16. Fedaykin

    Considering the role of the old Grisha class fitting depth charges makes plenty of sense. They were intended for coastal patrol or operations into inland seas like the Baltic Sea. Close to shore in the shallows a Submarine doesn’t have the ability to manoeuvre or go deep like in the open ocean. The Grisha class was fitted with a medium to high frequency dipping sonar similar to that fitted to an ASW helicopter. In confined waters using their dipping sonar they can get over a submarine and drop a depth charge on it. They were even operated by the KGB up into the 1980′s.

    The type gets a mention in Tom Clancy’s Red Storm Rising (that is the book with a good ghost writer).

  17. Tim

    Would it be possible to use depth charges on ships as an anti-torpedo defence? Using an array described above, only a rough direction would be needed. Is the pressure wave in the water enough to damage the torpedo or it’s sensors? It’s seems like they should be, but it’s such a simple idea I’m sure that it’s been though of before and that there’s a good reason why it won’t work…

  18. a

    Modern torpedo manufacturers claim that the weapons can work in similar conditions (i.e shallow water). Eurotorp’s MU90 website says less than 25 m.

    If it’s much less than that, you will be able to see bits of the sub poking out above the water. Unless (as M&S will soon be along to confirm) the Chinese and the Iranians are building a revolutionary new type of Very Flat Submarine, 80 m long and 25 metres beam, but only five feet high.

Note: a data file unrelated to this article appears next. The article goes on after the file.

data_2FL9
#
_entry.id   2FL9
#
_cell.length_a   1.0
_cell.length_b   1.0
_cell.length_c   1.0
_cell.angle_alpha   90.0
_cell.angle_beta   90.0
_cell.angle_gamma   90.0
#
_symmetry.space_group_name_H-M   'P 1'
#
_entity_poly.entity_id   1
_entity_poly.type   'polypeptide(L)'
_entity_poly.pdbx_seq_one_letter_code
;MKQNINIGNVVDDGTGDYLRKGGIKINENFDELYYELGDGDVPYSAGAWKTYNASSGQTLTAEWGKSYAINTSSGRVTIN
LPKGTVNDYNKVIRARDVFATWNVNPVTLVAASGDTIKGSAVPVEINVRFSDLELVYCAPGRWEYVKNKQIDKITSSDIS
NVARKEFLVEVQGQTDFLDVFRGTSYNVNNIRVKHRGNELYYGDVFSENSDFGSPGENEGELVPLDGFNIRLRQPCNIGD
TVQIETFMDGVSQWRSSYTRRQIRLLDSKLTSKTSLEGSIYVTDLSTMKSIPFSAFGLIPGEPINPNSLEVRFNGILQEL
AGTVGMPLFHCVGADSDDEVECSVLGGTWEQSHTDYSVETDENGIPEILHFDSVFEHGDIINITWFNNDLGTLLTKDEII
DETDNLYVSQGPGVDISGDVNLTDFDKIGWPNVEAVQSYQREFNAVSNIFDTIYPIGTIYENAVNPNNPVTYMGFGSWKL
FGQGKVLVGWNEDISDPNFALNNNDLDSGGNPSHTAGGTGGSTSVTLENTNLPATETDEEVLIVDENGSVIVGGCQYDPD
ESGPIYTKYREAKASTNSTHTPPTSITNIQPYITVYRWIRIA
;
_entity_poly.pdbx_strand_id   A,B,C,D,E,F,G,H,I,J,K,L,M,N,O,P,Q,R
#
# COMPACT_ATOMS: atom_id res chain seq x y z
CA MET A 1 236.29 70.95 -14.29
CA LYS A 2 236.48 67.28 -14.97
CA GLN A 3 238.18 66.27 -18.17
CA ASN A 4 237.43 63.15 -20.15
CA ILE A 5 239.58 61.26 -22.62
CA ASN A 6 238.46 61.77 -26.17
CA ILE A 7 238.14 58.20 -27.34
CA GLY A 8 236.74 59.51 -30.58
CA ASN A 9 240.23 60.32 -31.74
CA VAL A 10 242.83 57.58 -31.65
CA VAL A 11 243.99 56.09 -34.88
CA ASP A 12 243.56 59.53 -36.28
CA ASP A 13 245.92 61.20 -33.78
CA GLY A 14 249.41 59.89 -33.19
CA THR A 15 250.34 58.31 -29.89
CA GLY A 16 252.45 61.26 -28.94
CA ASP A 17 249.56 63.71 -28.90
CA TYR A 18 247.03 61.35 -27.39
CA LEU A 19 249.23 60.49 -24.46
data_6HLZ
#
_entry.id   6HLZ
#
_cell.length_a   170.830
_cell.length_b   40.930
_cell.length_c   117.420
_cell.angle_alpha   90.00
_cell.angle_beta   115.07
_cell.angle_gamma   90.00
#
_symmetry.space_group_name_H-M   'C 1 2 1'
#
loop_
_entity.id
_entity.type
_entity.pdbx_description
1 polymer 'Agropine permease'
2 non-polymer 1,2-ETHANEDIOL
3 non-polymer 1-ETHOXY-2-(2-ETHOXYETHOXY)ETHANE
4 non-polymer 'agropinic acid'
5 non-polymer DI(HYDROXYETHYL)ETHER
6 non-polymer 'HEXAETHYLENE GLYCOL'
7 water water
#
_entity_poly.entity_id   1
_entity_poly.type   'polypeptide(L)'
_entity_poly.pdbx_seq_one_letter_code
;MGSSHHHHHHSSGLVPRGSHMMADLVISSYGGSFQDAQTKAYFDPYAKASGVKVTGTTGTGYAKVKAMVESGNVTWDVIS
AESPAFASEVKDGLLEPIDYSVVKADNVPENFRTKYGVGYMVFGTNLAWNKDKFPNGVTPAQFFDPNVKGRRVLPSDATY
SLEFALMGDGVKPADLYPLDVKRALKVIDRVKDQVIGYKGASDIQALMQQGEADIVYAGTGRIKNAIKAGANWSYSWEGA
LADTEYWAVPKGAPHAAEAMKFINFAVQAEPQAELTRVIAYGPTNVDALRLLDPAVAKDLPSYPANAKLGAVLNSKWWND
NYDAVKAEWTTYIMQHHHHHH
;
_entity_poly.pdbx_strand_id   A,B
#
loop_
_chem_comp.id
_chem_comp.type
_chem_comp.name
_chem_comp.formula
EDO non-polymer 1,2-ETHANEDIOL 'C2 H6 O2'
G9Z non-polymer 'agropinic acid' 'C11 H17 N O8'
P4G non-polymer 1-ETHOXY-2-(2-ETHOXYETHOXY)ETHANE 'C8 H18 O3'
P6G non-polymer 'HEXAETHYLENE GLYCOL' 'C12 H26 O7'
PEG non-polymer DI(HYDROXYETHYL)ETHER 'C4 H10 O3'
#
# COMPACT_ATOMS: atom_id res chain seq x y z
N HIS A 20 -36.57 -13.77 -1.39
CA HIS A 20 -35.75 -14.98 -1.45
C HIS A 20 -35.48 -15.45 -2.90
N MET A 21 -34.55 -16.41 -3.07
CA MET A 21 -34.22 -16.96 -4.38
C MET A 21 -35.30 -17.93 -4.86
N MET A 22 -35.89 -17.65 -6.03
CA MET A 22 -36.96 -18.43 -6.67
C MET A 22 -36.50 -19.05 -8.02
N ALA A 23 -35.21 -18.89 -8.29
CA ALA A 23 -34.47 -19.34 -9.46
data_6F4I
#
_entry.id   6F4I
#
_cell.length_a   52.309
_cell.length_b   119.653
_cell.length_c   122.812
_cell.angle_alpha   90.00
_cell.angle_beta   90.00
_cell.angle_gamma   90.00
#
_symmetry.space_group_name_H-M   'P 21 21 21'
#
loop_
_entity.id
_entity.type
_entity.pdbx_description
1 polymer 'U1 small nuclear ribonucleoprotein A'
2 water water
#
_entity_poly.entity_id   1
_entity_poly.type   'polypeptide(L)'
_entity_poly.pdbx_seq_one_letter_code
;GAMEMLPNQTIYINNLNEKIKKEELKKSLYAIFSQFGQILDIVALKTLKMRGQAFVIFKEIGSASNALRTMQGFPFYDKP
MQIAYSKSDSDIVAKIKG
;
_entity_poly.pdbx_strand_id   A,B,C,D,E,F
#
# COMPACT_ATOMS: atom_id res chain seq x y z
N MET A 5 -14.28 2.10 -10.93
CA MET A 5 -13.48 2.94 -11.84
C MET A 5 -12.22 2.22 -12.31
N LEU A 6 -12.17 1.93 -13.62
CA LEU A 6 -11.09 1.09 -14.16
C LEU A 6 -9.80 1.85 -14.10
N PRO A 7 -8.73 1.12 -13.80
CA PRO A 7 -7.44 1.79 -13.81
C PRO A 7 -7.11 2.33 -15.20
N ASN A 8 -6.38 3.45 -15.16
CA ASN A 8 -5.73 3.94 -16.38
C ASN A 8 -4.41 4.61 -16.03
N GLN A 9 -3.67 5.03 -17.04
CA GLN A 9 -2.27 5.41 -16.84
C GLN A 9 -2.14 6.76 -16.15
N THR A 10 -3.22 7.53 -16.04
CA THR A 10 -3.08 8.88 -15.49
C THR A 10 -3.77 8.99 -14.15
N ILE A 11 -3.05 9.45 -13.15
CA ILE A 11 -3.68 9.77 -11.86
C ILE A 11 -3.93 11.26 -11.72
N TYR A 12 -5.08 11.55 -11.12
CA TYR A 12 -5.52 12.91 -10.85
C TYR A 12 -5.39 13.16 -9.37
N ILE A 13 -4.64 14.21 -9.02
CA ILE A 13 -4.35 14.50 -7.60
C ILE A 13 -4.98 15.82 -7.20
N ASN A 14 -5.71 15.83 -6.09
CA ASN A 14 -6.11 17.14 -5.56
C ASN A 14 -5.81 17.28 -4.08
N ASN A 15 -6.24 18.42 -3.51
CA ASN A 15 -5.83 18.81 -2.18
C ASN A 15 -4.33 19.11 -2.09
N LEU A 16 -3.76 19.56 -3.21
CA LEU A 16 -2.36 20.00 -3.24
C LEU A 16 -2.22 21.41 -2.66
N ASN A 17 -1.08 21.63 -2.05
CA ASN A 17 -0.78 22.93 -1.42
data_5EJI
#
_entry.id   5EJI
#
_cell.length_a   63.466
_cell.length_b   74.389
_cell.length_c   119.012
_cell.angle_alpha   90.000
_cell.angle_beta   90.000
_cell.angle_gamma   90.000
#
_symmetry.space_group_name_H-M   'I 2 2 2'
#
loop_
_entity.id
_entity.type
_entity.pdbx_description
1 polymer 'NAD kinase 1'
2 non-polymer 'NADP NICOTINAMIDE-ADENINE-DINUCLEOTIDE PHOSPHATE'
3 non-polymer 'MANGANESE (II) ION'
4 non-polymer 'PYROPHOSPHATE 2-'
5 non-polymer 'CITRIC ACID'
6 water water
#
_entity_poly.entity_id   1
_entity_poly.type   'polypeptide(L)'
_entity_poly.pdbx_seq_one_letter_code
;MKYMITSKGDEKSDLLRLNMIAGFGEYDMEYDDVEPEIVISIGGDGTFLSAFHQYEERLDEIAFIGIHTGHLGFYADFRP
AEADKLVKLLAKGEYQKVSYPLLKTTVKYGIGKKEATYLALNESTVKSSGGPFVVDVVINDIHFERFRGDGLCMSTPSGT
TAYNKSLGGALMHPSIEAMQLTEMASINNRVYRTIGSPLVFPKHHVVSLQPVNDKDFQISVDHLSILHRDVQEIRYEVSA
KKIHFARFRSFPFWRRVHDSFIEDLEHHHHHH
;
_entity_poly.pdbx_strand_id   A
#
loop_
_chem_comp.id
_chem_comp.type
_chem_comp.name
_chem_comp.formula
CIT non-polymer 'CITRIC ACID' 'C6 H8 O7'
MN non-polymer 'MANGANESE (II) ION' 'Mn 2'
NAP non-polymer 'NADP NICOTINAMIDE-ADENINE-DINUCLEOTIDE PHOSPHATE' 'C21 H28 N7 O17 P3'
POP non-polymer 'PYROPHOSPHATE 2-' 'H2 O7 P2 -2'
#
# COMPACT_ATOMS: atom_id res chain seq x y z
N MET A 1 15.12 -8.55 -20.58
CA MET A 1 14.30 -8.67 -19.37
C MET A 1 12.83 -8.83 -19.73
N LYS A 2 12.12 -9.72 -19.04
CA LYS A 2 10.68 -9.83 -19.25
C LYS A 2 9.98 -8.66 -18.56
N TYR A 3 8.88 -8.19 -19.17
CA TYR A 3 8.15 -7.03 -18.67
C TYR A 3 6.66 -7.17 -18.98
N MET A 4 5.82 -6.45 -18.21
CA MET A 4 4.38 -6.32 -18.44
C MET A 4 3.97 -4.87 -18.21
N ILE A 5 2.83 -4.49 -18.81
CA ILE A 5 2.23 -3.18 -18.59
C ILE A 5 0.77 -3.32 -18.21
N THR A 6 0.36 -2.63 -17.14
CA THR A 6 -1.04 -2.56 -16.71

19. East_Anglian

    Here is a picture (scroll down a bit) of HMS Monrose (a RN T23) firing a Stingray torpedo. One of those, closing down your bearing would ruin you day, more than any DC!

    https://navynews.co.uk/archive/news/item/7705

    PS – Would like to see similar fitted to the T45s. As we have so few of them, they need all the self defence possible!

  20. Chris

    EastAnglian – ref Stingray launch – apparently the tubes (two each side to the forward end of the hangar structure) spit the torpedo across the deck at chest height. A bit of a shock to passing personnel… It seems strange the RN painted bright yellow ‘Don’t Stand Here’ markings on the deck but only to give the covers room to open without hitting people or stuff, where according to the deck markings you can stand in front of the emerging weapon in a one-sided game of chicken if you like? “I got it.. I got it..” Duff! Splash! “I don’t got it..”

  21. East_Anglian

    @Chris – Genuine LOL!

    Imagine the fun! Some comedy genius was behind the design of this, mark my words…

  22. John Hartley

    I realise I am talking to myself over depth charges to scare off submarines, but I wonder if the Royal Ordnance 120 mm mortar turret could be adapted for naval use? Developed for armoured vehicles circa 1985. Could launch mortar bombs 8.5KM or rocket assisted 12KM. An inshore patrol vessel could provide fire support to land forces & if a 120 mm depth charge was developed, also provide the means to drive off unidentified submarines.

  23. Allan

    @Peter,

    “Hence why flying things have depth charges and floaty things don’t.”

    Top notch…a brilliant technical description that even some in the Press might be able to understand….presuming of course that the most erudite members of the Fourth Estate are at least sober and not doing stories about models in their underwear, umm, entertaining footballers and such like…..

Leave a Reply

Your email address will not be published. Required fields are marked *

You may use these HTML tags and attributes: <a href="" title=""> <abbr title=""> <acronym title=""> <b> <blockquote cite=""> <cite> <code> <del datetime=""> <em> <i> <q cite=""> <strike> <strong>